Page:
Blog: Wal-Mart in India
Catherine Sleep | 4 December 2006
Wal-Mart may just have stolen a march on its international competitors this week with the announcement that it has entered into an Indian joint venture with Bharti Enterprises, a group owned by telecommunications entrepreneur Sunil Bharti Mittal.
Currently, small independent stores dominate the Indian retail market, which is worth in excess of US$250bn a year. Organised retail makes up 3% of the total retail sector, which in turn accounts for about 11% of GDP. Modern retailing is just starting to emerge and the international groups are lining up to invest in this fast-growing and underdeveloped market. However, until now they have been kept at bay by India’s rules limiting direct foreign investment.
So, when Bharti revealed it was planning to enter the supermarket sector in collaboration with a foreign partner, many of the big internationals signalled their interest. And, for a long while, it looked as though the UK’s Tesco would be the front-runner.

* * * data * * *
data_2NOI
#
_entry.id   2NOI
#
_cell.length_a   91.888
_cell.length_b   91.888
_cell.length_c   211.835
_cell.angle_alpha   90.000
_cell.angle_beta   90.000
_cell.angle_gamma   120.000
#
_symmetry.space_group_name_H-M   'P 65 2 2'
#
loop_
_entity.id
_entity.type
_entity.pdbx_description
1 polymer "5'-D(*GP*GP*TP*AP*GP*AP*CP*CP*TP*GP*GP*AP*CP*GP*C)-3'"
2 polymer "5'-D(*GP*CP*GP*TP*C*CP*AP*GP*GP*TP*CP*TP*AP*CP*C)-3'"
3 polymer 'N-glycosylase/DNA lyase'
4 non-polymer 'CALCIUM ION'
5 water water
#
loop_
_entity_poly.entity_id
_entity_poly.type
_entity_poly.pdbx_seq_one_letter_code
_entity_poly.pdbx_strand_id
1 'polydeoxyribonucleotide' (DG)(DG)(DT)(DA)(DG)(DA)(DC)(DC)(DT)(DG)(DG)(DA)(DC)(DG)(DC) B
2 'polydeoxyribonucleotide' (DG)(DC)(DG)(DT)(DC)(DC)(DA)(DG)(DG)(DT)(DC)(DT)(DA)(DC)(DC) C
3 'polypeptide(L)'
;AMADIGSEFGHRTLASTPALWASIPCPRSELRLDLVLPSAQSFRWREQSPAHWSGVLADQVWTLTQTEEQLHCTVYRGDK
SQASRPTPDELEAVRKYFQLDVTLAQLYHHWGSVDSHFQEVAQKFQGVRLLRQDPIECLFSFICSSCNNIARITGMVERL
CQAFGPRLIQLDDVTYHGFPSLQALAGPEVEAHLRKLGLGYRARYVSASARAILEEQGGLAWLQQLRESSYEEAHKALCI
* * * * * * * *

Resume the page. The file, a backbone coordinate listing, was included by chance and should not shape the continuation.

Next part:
But Bharti has instead opted for a partnership with the world’s largest retailer, and now intends to open hundreds of Wal-Mart-branded stores throughout India over the next five years, under a franchise agreement.
Through this deal, Wal-Mart gains access to the market, albeit of a limited nature. This does not, however, mean that it is going to be plain sailing from here on in. The retail giant now faces the challenge of making the venture profitable. One huge, but not insurmountable, barrier to this is India’s convoluted, inefficient and costly supply chain arrangement that sees fresh produce spoil and retail prices pushed up to cover the costs of wholesalers and middlemen.
Another issue that Wal-Mart must address is its offering. It seems likely that the retailer will be eyeing India’s growing number of middle class, urban consumers, who have already begun to turn away from traditional independent retailers. Nonetheless, it is fair to say that, while Wal-Mart’s model works well in societies with homogeneous production and consumption systems, India’s production - and consequently consumption - is highly fragmented. The need to balance high retail volumes with small-scale, disparate production and consumption expectations is no small challenge.
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